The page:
• 3. By keeping our projects rooted in the realities of our users’ day-to-day Poor data quality isn’t“ experience, this habit has made our team more sensitive to real needsjust the effort involved and – as result – better fixing data errors or Habit #2 – “Seek Out and Tackle Data Quality Issues”changing business As most BI practitioners know, the effect of poor data quality isn’t just theprocesses. Poor data effort involved in fixing data errors or changing business processes. Poor data quality robs a data warehouse of its ability to be trusted, and usersquality robs a data who don’t trust a data warehouse won’t use it regardless of why trust has been lost. Our number two habit - Seek Out and Tackle Data Qualitywarehouse of its ability Issues - expresses our belief that source systems must be treated withto be trusted, and users suspicion, business rules must be tested, and that data quality issues must be managed defensively. The stakes are simply too high not to.who don’t trust a datawarehouse won’t use it How do we incorporate this habit into a typical BI project? Here are a few examples.regardless of why trust To deal with data quality issues, many BI teams develop simple ETL filterhas been lost. ” processes that detect only the most basic types of data input errors (Bad Date, Value Not Numeric, Value Out-Of-Range, etc.) Records that don’t pass the filter tests are simply updated in place or rejected outright. We consider this level of detection completely inadequate for a properly designed data warehouse. The next tier of data quality detection commonly implemented is a collection of filter algorithms based on user-defined business rules. This is a more complete approach to data quality detection and has the potential to provide good quality data. In practice, however, organizational business rules are insufficient to ensure proper data quality management. The problem stems from the fact that business rules are informally maintained and are multiply owned. As such, when these rules are translated into formal filtering and error detection scripts, they often cause ETL failures due to inconsistencies in their application at source. Over time, the annoyance of these failures forces many of these business rule filters to be relaxed to the point where they no longer act as safeguards within the ETL. To avoid this situation occurring within the ETL processes, our team looks to the second habit. Before we build any ETL processes, we perform Data Quality Audits based on the business rules provided by the users. These audits offer a means to seek out issues before any information is brought into the data warehouse. To further improve on this process, we also ensure that a data steward from within the business is assigned who is given the responsibility for collecting and reconciling business rules across the organization. This way we eliminate the problem of dealing with the problem of “many truths”.Copyright © 2012 Quadrus Development Inc. |3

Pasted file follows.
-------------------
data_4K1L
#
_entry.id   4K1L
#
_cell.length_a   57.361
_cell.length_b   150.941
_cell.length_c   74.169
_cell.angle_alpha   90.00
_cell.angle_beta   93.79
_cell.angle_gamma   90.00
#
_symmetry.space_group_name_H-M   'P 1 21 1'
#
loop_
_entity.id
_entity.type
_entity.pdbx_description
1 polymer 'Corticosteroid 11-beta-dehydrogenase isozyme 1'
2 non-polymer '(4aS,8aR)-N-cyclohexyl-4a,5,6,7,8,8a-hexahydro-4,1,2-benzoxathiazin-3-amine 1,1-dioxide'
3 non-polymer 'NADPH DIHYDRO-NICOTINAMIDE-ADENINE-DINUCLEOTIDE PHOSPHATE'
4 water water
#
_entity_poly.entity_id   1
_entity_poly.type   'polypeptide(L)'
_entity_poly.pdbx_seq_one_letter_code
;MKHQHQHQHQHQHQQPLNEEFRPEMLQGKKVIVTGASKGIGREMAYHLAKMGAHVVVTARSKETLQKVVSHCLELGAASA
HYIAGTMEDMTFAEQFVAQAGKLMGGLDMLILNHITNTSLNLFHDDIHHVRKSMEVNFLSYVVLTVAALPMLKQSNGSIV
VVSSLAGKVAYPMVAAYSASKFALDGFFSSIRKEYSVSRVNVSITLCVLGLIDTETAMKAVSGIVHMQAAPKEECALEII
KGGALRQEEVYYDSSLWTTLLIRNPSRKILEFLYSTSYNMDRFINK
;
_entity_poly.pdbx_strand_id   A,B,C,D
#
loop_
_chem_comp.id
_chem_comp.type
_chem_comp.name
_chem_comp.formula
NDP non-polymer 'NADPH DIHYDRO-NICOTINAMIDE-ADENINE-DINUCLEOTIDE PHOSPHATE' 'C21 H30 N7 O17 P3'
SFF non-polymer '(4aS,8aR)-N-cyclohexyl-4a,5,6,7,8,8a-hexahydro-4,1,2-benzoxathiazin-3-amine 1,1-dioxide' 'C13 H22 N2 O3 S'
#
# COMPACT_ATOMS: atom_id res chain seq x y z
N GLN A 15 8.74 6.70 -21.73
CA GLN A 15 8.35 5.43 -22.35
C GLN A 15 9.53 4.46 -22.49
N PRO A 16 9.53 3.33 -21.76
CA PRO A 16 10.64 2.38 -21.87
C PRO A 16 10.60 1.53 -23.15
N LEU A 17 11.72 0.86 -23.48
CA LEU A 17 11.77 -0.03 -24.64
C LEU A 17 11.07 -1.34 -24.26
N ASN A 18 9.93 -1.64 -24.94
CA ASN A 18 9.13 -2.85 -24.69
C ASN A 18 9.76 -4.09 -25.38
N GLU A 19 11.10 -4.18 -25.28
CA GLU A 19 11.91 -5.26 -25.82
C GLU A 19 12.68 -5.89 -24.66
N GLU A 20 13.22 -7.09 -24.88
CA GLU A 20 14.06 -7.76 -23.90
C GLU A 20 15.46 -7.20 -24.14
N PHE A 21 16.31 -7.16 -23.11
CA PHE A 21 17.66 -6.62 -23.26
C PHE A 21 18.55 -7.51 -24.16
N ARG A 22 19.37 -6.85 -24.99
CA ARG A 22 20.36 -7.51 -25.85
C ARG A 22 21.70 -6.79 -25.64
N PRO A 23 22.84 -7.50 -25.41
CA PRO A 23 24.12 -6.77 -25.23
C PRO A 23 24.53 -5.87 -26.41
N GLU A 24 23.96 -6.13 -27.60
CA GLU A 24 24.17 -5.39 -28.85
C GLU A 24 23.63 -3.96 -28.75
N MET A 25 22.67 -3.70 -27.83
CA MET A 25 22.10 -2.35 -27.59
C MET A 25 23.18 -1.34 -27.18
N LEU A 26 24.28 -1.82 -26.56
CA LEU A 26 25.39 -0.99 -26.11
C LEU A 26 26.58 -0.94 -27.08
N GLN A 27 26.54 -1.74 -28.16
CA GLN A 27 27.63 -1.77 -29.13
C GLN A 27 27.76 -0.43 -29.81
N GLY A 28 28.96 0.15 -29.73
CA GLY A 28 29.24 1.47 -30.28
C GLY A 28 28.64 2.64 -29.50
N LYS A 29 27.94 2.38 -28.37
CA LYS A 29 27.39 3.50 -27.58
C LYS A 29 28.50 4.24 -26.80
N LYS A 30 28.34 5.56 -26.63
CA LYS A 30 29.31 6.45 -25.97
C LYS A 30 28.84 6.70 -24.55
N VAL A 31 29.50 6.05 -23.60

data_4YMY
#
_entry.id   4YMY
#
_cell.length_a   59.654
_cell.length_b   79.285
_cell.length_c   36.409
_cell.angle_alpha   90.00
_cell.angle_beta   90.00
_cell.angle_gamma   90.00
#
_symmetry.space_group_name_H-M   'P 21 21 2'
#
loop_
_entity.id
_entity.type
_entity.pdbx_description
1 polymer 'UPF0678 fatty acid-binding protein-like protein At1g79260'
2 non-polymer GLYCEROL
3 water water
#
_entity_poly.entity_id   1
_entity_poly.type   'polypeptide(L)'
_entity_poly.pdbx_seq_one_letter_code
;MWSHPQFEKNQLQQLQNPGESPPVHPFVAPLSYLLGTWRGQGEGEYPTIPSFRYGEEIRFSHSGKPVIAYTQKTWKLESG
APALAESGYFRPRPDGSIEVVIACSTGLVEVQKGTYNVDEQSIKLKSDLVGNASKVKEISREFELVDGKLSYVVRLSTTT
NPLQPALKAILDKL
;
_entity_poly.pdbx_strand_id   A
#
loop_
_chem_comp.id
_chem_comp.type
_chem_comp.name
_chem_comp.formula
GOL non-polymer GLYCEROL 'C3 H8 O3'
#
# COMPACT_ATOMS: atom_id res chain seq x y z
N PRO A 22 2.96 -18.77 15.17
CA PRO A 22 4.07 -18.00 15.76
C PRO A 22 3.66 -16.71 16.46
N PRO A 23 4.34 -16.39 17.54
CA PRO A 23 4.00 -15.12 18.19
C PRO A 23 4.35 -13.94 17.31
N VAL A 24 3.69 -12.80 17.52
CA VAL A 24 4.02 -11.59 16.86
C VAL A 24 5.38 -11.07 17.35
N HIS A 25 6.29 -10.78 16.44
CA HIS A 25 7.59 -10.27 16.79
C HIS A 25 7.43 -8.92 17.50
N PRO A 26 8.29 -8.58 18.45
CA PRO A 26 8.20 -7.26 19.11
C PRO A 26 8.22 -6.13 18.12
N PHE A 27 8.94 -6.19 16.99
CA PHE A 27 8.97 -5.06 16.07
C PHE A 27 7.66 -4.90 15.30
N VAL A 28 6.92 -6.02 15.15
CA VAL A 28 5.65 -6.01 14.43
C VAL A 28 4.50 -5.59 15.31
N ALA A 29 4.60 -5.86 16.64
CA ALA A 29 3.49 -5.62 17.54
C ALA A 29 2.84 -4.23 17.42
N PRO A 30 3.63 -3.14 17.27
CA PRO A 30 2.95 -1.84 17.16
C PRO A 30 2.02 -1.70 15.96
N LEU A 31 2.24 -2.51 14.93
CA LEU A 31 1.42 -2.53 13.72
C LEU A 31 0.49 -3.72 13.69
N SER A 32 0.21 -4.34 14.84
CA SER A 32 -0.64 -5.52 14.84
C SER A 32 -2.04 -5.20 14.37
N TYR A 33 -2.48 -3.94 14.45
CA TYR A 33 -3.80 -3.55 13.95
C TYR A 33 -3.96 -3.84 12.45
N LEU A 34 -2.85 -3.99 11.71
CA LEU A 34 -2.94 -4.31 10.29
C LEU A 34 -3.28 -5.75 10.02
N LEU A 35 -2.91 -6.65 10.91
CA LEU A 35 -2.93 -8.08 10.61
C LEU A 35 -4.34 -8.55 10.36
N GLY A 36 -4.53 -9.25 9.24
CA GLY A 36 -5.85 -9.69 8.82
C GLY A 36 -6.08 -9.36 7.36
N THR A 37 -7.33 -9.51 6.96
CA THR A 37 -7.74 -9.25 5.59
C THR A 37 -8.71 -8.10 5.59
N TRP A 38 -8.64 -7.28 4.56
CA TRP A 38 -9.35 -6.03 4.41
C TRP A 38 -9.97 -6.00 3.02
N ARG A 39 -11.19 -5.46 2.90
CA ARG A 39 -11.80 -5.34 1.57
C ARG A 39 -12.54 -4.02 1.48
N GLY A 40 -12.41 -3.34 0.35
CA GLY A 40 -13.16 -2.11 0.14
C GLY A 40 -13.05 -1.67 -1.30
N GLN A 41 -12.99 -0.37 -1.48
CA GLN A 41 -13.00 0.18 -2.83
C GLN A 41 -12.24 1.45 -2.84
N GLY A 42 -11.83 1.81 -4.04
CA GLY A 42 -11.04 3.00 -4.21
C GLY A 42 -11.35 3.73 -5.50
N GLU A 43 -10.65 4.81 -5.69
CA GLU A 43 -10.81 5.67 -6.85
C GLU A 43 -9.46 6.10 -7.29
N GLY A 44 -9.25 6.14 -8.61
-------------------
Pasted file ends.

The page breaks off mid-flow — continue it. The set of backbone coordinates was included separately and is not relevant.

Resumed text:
• 4. As the data quality audits are performed, the data steward is kept up to“One shouldn’t assume date with the results to ensure that the business rules are consistent withthat a suite of tools from physical data and processes. Once all of our data quality audits have been performed successfully, we then build the final rules into our ETL scripts.the same vendor is al-ways the best approach. But we don’t stop there. We then tackle the data quality issue by creating processes and data structures within the data warehouse toVendors who offer the monitor and record when a violation has occurred. These methods are designed to integrate with the dimensional models that support thebest reporting tools may reporting layer within the data warehouse. This allows the usernot stack up well on the community - and specifically the data steward - to easily review data quality issues as they arise. The end result leads to updated businessdata movement side and rules, changes to business processes, a change in the ETL scripts,vice versa. correction and re-processing of the invalid data, or some combination ” thereof. Incorporating these steps into the BI development lifecycle ensures that data quality issues are uncovered and dealt with long before they have the capacity to impact the success of the final product. Habit #3 – “Research, Test and Pilot Technology” As part of our BI consulting work, we are asked to perform assessments of corporate BI/DW projects that have run aground. What we often find is a project with an excellent ETL design, exceptional information architecture, and highly skilled teams, which failed simply because the reporting tools didn’t fit or couldn’t be made to work. When we discover this situation, we ask to see the results of the project tool assessment phase. As often as not, this request returns blank stares. When data warehousing was still in its relative infancy, BI projects were often derailed by technology. The tools were unproven and the BI waters were largely uncharted. One had no choice but to jump in and hope for the best. That time has come and gone, and today there really is no excuse for a BI project to fail because the wrong tools were selected. There are dozens of data integration and reporting technologies available and it is the team’s responsibility to ensure that the right ones are used. This is the focus of habit number three; Research, Test and Pilot Technology. To integrate this habit effectively into the BI development approach, we first suggest that the team research a broad range of products and not just what has been heavily advertised in the technical journals. A number of products are available that receive relatively little press exposure - and though some of these products may be risky due to their smaller install base – a smaller vendor offering can be a better choice in practice than a tool made popular through market size and advertising.Copyright © 2012 Quadrus Development Inc. |4